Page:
Meet some of our members!

Here is where we post informal profiles of some of our members asking them what brought them to the group and what it is really like in the world of AmDram!


If you would like to see more profiles, just click here to look at several more in our archives.

Bardia Ahmadi

Bardia (seated, left) in our supernatural comedy, "Spirit Level"

How long have you been interested in Amateur Dramatics? 

I have been interested in acting ever since I was a young boy, watching Laurel and Hardy movies and laughing out loud with my dad at another fine mess that they had gotten themselves into. My dad’s love of slapstick was contagious and made me want to re-enact scenes whenever possible. Later, my love of martial arts movies brought me to Jackie Chan’s ‘Wheels on Meals’, a choreographed masterpiece which had my brother and I in stitches (part misadventure, part comedic genius from Jackie himself). Watching films from all genres made me appreciate the art of storytelling, but it was my mother’s decision to go and see Robert Lindsay play Richard III in Manchester that made me aware of the power of the stage. It was fantastic and I remember the awe I felt for anyone willing to go up on stage and pretend to be someone else with such dedication that a room full of people could instantly forget themselves.  


How and when did you discover Adel Players?  

It was a dark and stormy… no, it was January 2019 and a close friend told me she’d got herself a part and that they still needed a male character. It was the chance I’d been waiting for and I took it, putting myself up for audition - by far and away the most nerve- wracking experience – and getting my first part in a comedy!


What different roles have you performed within the group?  

I’ve played a few roles now, from light-hearted comedy all the way to a part in a rather dark plot, Wait Until Dark. It is nice to have a variety of roles to go for, with different styles of direction, and I feel like I learn something new at every rehearsal.


What was your favourite production you have been involved with?  My favourite production has to be How the Other Half Loves, an Ayckbourn set in the early 70’s. I played a nasty piece of work called Bob and got to shout and generally be chauvinistic and selfish. It really is true that it is more fun playing the bad guy!


Indulge a memory and tell us about a special time or funny incident that you have from Adel Players?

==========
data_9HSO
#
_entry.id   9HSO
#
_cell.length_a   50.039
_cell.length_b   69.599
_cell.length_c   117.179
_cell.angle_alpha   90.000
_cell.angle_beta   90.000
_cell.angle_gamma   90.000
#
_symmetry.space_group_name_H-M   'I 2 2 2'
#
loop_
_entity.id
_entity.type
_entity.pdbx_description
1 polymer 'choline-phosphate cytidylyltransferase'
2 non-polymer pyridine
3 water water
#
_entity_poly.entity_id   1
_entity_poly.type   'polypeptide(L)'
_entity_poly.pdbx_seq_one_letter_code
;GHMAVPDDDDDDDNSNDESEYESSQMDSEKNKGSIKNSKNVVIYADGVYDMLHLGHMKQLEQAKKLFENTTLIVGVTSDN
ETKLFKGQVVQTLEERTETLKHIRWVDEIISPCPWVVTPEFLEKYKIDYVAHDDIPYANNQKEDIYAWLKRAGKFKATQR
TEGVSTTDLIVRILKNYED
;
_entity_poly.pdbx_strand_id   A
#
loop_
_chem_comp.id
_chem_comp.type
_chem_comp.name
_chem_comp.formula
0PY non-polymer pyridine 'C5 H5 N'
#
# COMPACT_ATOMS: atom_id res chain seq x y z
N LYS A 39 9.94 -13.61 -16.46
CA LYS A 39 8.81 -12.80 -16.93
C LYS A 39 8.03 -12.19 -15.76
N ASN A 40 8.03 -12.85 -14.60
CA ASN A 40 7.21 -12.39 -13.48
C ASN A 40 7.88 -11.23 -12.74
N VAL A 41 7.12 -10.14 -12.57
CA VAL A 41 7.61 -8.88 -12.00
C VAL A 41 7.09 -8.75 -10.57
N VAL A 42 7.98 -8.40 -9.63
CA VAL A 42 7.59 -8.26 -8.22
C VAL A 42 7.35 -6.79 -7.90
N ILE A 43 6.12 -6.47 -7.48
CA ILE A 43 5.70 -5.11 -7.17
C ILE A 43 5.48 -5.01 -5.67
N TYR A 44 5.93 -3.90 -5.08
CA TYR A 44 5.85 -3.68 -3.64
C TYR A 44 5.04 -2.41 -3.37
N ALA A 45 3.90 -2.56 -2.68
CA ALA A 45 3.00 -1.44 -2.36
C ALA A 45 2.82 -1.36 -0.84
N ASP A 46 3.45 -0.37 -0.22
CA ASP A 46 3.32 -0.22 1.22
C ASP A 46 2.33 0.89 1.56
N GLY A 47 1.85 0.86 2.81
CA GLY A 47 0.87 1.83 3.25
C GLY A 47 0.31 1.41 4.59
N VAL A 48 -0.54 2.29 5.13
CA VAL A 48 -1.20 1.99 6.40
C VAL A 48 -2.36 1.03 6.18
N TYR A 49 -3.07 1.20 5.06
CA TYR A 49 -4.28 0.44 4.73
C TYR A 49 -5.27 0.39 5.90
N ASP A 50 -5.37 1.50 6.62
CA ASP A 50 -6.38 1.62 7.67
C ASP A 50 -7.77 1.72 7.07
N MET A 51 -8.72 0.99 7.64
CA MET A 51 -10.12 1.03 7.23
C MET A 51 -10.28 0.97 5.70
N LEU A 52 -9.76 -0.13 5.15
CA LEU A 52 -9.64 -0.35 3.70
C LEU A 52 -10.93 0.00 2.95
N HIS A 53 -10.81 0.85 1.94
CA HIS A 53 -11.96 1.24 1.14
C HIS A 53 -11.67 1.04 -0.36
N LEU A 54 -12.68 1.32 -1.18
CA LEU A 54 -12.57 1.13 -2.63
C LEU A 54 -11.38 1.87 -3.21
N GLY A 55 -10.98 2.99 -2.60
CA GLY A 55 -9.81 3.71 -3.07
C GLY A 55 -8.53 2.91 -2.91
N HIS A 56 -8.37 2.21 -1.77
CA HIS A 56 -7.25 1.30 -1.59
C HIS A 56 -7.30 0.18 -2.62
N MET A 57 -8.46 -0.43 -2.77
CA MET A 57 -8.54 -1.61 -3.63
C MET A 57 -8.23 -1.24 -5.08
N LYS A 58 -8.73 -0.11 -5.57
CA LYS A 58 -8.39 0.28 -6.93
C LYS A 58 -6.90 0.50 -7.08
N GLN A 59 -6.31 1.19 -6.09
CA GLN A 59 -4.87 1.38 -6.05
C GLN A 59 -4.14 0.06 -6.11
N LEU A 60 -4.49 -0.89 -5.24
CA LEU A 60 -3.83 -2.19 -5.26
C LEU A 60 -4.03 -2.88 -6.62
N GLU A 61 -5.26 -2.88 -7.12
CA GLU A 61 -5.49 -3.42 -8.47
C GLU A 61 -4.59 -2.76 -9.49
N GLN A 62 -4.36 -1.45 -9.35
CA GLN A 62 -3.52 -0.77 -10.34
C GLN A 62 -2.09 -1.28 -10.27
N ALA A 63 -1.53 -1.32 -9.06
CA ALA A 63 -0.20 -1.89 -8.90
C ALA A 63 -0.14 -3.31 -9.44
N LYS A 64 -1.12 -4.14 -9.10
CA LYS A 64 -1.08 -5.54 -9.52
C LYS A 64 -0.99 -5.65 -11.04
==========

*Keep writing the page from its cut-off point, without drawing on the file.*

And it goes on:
In my first play, Spirit Level (set in an old country cottage) I would become ‘possessed’ by the ghost of the previous tenant, who would make me say things and behave erratically. This was my first opportunity to bring about some silly humour to the stage and try and make the audience laugh. During the run of 4 nights, the silliness became more exaggerated and on one night I remember looking at my on-stage wife (played by Laura Romanowski) and almost blurting out with laughter at the face she was pulling just to keep from laughing.  


What makes Adel Players special or surprising?  

The group are so welcoming, eager to help and give you pointers along the way. It feels like a family and I’m proud to be part of it.


How has Adel Players improved your life?  

It has given me the chance to push myself and try something new, something that I had dreamt about. It is also a great way to practice public speaking, something I find very useful at work!


Where do you see Adel Players in ten years’ time?  

Thriving with new ideas and performing more contemporary plays, while still retaining the charm and community spirit it has now.

Ron Darby

Ron (second on left) with other members on the set of "Spirit Level"

How long have you been interested in Amateur Dramatics?

I have been interested in amateur dramatics for quite some time now. I was in a drama group at school but never really pursued my interest when I left. Also, since my role as the Artful Dodger was received with great acclaim in my boy- scouting days, I have had an interest in all things am dram. Going back, when my wife and I were on holidays in this country, we always took the opportunity to look out the local am dram group and went along to see their efforts. They don't get paid you know! It's all for fun!!


How and when did you discover Adel Players?